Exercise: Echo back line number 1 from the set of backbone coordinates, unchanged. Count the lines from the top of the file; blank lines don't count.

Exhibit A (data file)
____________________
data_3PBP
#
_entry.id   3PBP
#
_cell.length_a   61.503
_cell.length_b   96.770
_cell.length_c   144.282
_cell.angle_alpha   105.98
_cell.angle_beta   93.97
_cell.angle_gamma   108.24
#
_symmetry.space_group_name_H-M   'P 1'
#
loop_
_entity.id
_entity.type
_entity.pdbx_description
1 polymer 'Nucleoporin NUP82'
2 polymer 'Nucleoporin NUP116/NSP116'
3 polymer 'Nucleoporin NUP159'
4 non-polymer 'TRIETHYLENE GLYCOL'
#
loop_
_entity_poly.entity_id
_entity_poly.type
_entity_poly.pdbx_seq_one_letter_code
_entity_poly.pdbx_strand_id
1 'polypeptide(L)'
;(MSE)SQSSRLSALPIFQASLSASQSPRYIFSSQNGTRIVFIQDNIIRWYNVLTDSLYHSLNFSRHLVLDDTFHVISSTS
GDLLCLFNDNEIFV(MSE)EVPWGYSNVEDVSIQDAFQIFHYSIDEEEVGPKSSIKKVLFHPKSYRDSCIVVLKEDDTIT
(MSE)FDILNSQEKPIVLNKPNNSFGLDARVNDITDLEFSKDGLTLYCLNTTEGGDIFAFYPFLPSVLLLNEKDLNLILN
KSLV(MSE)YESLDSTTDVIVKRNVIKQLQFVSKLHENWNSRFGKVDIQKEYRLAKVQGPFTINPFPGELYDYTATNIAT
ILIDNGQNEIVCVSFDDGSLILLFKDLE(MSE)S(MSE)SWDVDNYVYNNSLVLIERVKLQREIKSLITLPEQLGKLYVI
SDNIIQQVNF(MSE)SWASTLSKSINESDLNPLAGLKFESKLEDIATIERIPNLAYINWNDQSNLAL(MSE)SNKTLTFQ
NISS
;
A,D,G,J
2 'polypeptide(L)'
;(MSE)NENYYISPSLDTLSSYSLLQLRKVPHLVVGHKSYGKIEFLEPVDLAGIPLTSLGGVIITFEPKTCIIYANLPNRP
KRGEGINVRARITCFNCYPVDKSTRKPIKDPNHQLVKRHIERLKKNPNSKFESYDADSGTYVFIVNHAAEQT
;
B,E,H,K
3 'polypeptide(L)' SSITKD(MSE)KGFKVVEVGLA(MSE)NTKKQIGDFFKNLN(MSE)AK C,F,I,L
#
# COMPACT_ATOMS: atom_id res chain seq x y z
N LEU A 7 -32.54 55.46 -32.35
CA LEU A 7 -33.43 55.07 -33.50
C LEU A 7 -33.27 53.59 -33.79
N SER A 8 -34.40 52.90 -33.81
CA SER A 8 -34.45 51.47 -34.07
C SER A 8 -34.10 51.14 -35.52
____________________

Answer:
data_3PBP